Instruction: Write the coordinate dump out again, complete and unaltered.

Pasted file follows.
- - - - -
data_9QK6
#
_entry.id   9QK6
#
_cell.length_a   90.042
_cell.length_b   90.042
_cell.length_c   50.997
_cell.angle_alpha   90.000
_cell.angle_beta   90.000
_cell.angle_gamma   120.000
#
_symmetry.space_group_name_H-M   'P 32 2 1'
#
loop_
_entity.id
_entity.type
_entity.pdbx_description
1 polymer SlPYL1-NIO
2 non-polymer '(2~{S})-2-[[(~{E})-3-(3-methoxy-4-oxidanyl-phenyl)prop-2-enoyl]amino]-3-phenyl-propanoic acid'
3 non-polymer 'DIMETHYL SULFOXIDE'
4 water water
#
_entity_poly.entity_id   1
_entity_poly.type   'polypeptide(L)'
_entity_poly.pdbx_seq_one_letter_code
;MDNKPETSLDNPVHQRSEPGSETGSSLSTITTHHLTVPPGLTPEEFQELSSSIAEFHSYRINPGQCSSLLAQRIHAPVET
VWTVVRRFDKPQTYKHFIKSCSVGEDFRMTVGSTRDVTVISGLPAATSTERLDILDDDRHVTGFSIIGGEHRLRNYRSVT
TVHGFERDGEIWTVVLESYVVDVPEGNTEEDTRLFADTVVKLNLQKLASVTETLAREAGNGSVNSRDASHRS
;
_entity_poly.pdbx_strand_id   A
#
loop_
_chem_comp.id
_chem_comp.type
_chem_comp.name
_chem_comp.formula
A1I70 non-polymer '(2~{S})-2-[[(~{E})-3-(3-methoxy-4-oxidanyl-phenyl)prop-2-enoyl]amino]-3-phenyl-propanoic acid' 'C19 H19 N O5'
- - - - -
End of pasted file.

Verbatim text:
data_9QK6
#
_entry.id   9QK6
#
_cell.length_a   90.042
_cell.length_b   90.042
_cell.length_c   50.997
_cell.angle_alpha   90.000
_cell.angle_beta   90.000
_cell.angle_gamma   120.000
#
_symmetry.space_group_name_H-M   'P 32 2 1'
#
loop_
_entity.id
_entity.type
_entity.pdbx_description
1 polymer SlPYL1-NIO
2 non-polymer '(2~{S})-2-[[(~{E})-3-(3-methoxy-4-oxidanyl-phenyl)prop-2-enoyl]amino]-3-phenyl-propanoic acid'
3 non-polymer 'DIMETHYL SULFOXIDE'
4 water water
#
_entity_poly.entity_id   1
_entity_poly.type   'polypeptide(L)'
_entity_poly.pdbx_seq_one_letter_code
;MDNKPETSLDNPVHQRSEPGSETGSSLSTITTHHLTVPPGLTPEEFQELSSSIAEFHSYRINPGQCSSLLAQRIHAPVET
VWTVVRRFDKPQTYKHFIKSCSVGEDFRMTVGSTRDVTVISGLPAATSTERLDILDDDRHVTGFSIIGGEHRLRNYRSVT
TVHGFERDGEIWTVVLESYVVDVPEGNTEEDTRLFADTVVKLNLQKLASVTETLAREAGNGSVNSRDASHRS
;
_entity_poly.pdbx_strand_id   A
#
loop_
_chem_comp.id
_chem_comp.type
_chem_comp.name
_chem_comp.formula
A1I70 non-polymer '(2~{S})-2-[[(~{E})-3-(3-methoxy-4-oxidanyl-phenyl)prop-2-enoyl]amino]-3-phenyl-propanoic acid' 'C19 H19 N O5'